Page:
• Barb Mayfield

Creating Communication? Follow these steps.

Updated: Aug 22


cover photo for 10 steps to creating compelling communication

When you are creating communication, where do you begin? Do you start with deciding which channel to use? Or, what your message is? Or, who your audience is?


For communication to be most effective, the first question to answer is “to whom are you communicating?” Identify your audience. Every other decision hinges on the answer to this question. Without identifying your audience, your choice of channel or the wording and delivery of your message can easily miss the target.


Effective nutrition communication is well planned and executed.

Effective nutrition communication is well planned and executed. To assist you in designing your communication projects effectively, I created an eBook, titled “10 Steps to Creating Compelling Communication.”


These steps were included in Chapter 3 of Communicating Nutrition: The Authoritative Guide and were the organizing structure for every communication project completed in my nutrition communications course. To get your copy go to: https://www.nutritioncommunicator.com/resources-to-supplement-the-book


10 Steps to Creating Compelling Communication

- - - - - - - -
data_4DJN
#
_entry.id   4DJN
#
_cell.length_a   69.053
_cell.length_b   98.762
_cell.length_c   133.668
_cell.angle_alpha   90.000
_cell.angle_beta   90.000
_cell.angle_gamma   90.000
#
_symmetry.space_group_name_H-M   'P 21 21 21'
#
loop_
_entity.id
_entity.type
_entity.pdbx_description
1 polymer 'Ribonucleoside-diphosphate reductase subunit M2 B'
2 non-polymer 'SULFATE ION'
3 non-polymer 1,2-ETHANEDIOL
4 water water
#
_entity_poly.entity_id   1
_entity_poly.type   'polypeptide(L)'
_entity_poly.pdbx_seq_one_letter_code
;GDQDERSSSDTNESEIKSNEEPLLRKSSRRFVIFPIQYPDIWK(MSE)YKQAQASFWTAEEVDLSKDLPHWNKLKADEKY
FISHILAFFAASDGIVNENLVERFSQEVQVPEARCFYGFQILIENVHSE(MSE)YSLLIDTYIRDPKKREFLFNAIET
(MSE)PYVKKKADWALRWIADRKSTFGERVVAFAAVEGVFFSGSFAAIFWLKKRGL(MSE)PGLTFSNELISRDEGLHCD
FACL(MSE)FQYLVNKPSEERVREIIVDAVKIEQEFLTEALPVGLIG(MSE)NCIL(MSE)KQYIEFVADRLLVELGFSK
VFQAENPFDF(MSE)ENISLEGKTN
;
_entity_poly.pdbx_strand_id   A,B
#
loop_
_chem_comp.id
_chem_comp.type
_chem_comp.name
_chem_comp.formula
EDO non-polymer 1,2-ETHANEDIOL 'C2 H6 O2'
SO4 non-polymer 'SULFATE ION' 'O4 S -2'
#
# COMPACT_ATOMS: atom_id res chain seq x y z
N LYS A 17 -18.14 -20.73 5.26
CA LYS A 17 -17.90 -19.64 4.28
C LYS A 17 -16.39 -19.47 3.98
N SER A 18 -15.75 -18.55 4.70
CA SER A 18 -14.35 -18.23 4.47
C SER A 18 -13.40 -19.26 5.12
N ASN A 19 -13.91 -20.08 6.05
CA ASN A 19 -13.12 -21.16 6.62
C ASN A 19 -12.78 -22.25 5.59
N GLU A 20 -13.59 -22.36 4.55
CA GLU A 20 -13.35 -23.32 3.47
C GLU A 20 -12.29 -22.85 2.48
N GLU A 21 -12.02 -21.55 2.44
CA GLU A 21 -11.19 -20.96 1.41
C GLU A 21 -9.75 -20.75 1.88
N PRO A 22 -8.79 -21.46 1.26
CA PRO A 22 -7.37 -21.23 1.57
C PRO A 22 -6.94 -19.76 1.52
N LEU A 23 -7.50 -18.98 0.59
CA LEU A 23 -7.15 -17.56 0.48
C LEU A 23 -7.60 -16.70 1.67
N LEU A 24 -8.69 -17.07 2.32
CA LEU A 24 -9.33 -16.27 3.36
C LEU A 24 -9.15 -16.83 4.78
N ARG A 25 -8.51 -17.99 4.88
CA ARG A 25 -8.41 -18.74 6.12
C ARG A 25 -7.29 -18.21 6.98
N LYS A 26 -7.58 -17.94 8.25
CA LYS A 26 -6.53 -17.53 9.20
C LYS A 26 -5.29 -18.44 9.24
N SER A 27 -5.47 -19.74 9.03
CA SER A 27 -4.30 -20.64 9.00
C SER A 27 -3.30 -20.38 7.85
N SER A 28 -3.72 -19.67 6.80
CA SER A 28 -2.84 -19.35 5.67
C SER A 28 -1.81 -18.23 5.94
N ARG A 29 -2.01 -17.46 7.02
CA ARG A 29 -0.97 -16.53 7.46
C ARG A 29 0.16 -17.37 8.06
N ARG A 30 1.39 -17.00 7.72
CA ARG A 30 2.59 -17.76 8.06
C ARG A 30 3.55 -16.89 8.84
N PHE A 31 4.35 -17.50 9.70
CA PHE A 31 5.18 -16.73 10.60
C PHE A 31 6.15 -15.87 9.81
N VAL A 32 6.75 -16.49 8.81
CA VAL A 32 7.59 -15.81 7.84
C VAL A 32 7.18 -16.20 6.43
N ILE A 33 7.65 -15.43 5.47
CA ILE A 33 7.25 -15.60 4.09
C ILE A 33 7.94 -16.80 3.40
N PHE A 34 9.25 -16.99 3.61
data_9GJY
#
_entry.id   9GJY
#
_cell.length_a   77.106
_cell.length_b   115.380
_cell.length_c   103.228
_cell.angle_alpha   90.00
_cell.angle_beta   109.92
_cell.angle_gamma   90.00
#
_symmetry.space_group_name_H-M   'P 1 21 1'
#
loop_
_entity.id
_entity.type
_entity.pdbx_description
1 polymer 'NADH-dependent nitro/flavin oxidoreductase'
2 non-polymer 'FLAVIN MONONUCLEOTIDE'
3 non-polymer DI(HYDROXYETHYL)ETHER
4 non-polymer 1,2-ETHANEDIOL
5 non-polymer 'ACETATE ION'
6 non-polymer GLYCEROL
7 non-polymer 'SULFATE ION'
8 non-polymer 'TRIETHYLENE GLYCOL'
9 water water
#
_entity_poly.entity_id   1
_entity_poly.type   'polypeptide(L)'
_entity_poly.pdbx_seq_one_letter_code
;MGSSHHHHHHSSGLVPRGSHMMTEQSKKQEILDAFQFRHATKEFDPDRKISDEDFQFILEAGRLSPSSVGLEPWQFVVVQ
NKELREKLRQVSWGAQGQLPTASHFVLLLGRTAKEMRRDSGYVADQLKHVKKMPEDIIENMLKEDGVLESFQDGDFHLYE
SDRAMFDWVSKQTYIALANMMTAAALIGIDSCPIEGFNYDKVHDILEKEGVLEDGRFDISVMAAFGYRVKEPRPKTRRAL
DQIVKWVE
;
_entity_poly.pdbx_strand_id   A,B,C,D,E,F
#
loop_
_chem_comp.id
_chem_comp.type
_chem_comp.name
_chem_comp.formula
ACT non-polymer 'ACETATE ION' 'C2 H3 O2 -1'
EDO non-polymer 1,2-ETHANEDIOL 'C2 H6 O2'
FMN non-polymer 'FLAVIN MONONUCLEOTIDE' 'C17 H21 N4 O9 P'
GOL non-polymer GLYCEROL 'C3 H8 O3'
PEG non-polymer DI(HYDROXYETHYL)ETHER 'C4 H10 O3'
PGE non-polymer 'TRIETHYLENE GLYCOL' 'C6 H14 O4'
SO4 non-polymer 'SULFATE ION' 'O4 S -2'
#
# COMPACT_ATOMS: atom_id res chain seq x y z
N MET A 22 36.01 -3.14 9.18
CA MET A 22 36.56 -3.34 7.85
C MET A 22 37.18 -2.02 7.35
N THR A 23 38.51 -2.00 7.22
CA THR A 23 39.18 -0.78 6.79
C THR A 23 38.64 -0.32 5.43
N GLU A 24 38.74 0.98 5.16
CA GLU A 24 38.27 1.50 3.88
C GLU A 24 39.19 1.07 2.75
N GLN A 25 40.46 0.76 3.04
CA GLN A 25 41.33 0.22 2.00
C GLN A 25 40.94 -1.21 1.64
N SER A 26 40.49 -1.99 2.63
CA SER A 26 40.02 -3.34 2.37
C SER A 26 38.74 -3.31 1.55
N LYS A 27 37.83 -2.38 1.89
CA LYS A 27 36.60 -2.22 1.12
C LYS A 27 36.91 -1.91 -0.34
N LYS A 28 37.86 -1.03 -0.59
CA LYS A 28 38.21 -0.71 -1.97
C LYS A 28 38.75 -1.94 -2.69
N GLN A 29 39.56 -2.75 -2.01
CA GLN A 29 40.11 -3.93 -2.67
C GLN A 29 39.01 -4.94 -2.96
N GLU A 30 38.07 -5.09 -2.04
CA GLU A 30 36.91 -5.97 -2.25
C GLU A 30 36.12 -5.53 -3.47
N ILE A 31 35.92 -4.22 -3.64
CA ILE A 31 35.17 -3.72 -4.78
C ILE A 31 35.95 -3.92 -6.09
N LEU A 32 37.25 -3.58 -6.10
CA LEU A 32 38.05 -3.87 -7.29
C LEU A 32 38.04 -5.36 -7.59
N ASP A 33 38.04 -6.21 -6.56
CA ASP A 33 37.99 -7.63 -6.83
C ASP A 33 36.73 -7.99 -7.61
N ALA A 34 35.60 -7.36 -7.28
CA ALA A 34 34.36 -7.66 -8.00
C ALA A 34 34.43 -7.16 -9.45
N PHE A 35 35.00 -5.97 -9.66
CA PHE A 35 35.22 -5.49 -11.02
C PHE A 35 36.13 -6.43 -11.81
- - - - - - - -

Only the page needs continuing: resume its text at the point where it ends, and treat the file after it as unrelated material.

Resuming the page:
This post begins a series that will dig deeper into each of the 10 steps:

Step 1: Identify the audience

Step 2: Conduct needs assessment

Step 3: Identify your purpose and message

Step 4: Research your message

Step 5: Write and organize your message

Step 6: Identify communication channel(s)

Step 7: Plan effective communication strategies

Step 8: Practice! Pilot test! Revise! Practice! Pilot test! Revise again!

Step 9: Present, produce, or publish!!

Step 10: Evaluate


If you want an abbreviated version of the 10 steps, download the free tip sheet for 5 smart shortcuts: https://www.nutritioncommunicator.com/tip-sheets. The shortcut tip sheet is #1.


For your next communication project: Don’t wing it, nail it!


“To achieve great things, two things are needed: a plan, and not quite enough time.” ~ Leonard Bernstein


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